Thursday, September 3, 2009

Court to allow lawsuit against Moody's, S&P to proceed (MCO, MHP)

AlphaNinja - Two of my favorite companies to hate, Standard & Poors and Moody's, are under pressure today after a judge ruled that a lawsuit against the firms may proceed. Unfortunately, the judge dismissed 10 out 11 claims. Shares of the two companies are selling off today, as they should be. Just last night I listened to a big fixed-income manager tout his firm's in-house ratings research, and how it identified problem credits months (even years) ahead of the "big 3" ratings agencies -->> yet another reason that these firms and their flawed/negligent ratings are becoming more useless by the day.

Sept. 3 (Bloomberg) -- A U.S. judge refused to dismiss a lawsuit against Moody’s Investors Service Inc. and Standard & Poor’s, rejecting arguments that investors can’t sue over deceptive ratings of private-placement notes because those opinions are protected by free-speech rights.

I'd buy the "free speech" argument if the firms weren't a protected monopoly thanks to the government limiting competition.

Without ruling on the merits of the lawsuit, the judge said opinions by the ratings companies may be the basis for a lawsuit “if the speaker does not genuinely and reasonably believe it or if it is without basis in fact.” She said there are enough facts alleged against the two agencies and Morgan Stanley, the sixth-biggest U.S. bank by assets, for the lawsuit to go forward with evidence gathering needed for any trial.

As for whether the agencies believe in their ratings, here's their own thoughts on the matter, from a 2007 text message between S&P officials:

Official #1: Btw (by the way) that deal is ridiculous.
Official #2: I know right...model def (definitely) does not capture half the risk.
Official #1: We should not be rating it.
Official #2: We rate every deal. It could be structured by cows and we would rate it.


The fact that these guys are inept shouldn't be reason enough for a lawsuit --it's that they're peddling a product that they have no confidence in that is the issue. Here's some more detail from my May post Demise of the ratings agencies? (Wishful thinking but...):

Almost 2 years ago, Robert Rodriguez of First Pacific Advisors scared the pants off anyone listening to a lecture of his. I've pasted his associates' questions put to a Fitch official, regarding the models behind Fitch's ratings on Mortgage-Backed Securities. Fitch admits that their models would "start to break down" if home prices flattened out, and if housing prices went DOWN (crazy thought at the time), their model would "break down completely." Incredible.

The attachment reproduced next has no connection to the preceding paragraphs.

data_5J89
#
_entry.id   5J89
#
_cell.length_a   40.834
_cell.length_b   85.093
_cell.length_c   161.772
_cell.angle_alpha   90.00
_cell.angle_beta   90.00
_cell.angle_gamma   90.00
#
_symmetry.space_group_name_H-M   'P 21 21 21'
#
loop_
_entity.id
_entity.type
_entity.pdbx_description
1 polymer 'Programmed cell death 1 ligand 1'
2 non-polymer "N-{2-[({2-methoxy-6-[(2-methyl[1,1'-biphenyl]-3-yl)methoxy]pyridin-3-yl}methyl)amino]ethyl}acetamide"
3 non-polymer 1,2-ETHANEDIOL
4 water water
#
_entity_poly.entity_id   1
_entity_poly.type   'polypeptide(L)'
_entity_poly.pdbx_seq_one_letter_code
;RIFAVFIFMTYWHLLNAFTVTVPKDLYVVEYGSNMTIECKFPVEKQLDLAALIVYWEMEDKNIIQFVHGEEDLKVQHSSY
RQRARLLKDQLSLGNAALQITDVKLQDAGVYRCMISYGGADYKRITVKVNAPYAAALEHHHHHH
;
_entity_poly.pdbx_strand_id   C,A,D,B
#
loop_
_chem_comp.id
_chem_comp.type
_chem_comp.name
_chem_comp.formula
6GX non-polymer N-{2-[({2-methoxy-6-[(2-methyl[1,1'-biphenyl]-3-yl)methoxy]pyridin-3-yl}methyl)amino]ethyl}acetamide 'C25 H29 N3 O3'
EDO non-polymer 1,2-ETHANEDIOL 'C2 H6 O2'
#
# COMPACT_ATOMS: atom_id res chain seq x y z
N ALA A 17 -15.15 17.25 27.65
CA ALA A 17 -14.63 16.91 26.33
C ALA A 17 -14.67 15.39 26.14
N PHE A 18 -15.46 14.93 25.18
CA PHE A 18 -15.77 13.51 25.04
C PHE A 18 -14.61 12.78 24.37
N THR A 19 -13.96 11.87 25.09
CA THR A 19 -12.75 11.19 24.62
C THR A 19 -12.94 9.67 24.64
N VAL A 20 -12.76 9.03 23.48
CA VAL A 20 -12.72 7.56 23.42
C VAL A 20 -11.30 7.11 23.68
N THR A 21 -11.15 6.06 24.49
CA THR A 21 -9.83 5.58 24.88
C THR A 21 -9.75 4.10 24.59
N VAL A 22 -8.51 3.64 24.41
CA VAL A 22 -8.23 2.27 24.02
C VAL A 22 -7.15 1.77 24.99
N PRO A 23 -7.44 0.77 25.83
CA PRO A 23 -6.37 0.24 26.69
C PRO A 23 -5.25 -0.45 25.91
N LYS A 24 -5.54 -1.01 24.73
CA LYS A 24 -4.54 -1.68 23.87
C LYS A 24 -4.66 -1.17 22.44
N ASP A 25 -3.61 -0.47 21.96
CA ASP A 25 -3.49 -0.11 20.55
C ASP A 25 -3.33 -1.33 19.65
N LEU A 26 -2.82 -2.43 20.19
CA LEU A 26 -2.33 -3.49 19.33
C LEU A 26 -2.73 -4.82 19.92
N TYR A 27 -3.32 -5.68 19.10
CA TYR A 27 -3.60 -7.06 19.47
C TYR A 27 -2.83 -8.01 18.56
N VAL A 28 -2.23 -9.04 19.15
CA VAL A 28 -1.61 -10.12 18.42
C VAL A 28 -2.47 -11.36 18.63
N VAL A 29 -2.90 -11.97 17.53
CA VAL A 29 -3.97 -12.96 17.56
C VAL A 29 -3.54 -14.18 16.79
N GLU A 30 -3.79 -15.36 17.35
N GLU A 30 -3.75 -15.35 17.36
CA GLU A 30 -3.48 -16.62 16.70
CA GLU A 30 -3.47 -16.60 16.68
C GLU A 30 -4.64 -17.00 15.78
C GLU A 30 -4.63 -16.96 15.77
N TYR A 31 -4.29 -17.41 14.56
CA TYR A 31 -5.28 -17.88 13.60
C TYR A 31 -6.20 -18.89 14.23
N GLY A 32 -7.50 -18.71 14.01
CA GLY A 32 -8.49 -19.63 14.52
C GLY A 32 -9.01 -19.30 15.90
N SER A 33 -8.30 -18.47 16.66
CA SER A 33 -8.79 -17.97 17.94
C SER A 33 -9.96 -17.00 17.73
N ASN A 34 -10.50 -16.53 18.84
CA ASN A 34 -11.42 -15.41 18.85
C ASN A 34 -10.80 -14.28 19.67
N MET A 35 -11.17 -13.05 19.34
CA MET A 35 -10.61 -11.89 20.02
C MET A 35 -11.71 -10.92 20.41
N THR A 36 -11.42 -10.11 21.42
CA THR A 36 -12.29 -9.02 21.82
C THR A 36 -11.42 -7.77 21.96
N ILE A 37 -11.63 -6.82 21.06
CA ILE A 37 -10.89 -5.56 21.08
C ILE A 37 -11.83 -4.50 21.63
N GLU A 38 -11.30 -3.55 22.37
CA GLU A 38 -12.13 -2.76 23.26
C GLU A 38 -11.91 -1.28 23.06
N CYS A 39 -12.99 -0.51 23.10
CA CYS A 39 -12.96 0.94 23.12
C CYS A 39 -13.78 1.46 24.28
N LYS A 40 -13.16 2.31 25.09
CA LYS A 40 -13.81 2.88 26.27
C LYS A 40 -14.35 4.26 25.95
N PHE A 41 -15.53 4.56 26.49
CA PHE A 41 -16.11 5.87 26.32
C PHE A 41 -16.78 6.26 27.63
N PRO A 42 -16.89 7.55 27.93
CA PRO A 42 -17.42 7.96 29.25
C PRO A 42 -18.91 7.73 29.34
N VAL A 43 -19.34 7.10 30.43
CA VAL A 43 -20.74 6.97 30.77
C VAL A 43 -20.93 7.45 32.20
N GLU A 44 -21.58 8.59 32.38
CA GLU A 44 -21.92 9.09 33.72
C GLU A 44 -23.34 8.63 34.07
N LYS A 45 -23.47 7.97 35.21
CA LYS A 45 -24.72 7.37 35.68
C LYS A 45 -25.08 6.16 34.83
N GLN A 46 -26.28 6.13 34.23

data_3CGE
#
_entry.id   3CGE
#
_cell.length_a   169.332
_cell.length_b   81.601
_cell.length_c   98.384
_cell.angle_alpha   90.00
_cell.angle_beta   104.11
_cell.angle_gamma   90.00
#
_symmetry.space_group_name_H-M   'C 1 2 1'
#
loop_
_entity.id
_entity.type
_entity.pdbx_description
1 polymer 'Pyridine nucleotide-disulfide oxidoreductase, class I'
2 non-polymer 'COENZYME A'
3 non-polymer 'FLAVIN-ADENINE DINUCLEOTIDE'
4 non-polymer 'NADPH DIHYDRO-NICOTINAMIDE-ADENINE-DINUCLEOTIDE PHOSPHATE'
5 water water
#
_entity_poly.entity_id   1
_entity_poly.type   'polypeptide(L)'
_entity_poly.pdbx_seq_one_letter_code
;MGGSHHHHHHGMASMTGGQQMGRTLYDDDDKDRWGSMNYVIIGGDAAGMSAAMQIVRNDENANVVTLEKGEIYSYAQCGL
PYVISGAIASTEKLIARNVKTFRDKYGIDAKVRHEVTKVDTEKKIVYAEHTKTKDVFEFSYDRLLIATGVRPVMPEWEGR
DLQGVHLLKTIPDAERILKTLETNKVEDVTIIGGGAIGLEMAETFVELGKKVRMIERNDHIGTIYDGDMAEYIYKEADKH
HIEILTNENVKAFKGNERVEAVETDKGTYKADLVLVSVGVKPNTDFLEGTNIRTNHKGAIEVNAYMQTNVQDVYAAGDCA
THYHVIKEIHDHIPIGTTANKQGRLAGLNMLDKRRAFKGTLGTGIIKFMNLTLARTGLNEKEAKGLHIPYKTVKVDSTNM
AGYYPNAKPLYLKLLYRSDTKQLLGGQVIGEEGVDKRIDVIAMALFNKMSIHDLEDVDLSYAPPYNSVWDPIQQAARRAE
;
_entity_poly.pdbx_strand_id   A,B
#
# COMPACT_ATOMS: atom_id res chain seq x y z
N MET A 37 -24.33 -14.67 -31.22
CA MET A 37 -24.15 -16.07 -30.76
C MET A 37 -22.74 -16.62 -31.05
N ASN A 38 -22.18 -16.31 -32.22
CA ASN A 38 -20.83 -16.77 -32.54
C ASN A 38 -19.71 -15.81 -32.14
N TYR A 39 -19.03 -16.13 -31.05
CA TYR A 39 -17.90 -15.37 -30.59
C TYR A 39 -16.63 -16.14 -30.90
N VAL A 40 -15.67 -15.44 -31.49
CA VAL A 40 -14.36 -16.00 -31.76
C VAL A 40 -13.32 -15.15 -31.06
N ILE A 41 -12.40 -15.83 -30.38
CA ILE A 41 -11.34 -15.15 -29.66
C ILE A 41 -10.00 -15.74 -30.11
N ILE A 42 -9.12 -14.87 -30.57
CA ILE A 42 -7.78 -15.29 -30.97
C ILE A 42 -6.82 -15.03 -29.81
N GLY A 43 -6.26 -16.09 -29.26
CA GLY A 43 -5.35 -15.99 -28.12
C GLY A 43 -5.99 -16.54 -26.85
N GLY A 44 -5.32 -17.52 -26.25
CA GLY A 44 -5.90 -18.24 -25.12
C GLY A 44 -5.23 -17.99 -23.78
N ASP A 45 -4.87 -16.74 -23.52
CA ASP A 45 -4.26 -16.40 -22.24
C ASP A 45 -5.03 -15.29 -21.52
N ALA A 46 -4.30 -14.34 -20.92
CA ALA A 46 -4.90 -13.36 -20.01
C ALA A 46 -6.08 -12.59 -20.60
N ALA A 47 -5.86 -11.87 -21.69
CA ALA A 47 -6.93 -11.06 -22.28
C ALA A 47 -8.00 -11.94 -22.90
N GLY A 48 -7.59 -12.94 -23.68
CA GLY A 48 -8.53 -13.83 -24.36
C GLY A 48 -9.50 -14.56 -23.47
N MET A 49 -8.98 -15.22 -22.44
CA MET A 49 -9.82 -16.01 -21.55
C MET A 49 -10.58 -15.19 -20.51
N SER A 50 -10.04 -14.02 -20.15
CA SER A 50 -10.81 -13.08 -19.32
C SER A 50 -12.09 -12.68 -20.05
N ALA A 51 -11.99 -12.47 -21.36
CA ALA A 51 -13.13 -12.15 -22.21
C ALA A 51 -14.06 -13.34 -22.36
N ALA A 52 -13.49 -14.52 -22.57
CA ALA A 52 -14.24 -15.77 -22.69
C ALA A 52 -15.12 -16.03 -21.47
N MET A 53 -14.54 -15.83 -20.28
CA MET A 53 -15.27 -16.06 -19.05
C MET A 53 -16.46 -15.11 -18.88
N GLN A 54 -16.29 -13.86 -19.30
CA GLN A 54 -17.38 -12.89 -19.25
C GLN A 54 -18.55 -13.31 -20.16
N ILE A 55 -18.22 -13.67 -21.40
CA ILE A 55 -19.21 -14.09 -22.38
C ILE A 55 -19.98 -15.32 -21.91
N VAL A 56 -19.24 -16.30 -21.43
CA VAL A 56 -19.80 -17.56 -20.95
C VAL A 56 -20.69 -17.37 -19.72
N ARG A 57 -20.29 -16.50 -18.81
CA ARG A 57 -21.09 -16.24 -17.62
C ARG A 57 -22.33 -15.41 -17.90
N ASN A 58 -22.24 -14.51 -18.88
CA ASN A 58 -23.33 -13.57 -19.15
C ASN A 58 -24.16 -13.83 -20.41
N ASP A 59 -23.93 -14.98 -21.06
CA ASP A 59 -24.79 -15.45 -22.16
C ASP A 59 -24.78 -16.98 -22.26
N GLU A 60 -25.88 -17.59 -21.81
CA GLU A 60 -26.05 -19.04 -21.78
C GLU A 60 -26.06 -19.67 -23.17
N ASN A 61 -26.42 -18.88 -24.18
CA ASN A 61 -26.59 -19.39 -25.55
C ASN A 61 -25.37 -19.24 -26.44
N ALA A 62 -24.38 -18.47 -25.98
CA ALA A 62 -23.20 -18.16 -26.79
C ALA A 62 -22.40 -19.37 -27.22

"We were on the March 22 call with Fitch regarding the sub-prime securitization market’s difficulties. In their talk, they were highly confident regarding their models and their ratings. My associate asked several questions. “What are the key drivers of your rating model?” They responded, FICO scores and home price appreciation (HPA) of low single digit (LSD) or mid single digit (MSD), as HPA has been for the past 50 years. My associate then asked, “What if HPA was flat for an extended period of time?” They responded that their model would start to break down. He then asked, “What if HPA were to decline 1% to 2% for an extended period of time?” They responded that their models would break down completely. He then asked, “With 2% depreciation, how far up the rating’s scale would it harm?” They responded that it might go as high as the AA or AAA tranches."

If any firms in the credit debacle deserve to be sued out of existence, it's the ratings agencies. I'll finish with a quote from money manager David Einhorn on the agencies:

"If your product is a stamp of approval where your highest rating is a curse to those that receive it, and is shunned by those who are supposed to use it, you have problems."

"The truth is that nobody I know buys or uses Moody's credit ratings because they believe in the brand. They use it because it is part of a government created oligopoly and, often, because they are required to by law. As a classic oligopolist, Moody's earns exceedingly high margins while paying only the needed lip service to product quality. The real value of Moody's lies in its ability to cow the authorities into preserving its status."

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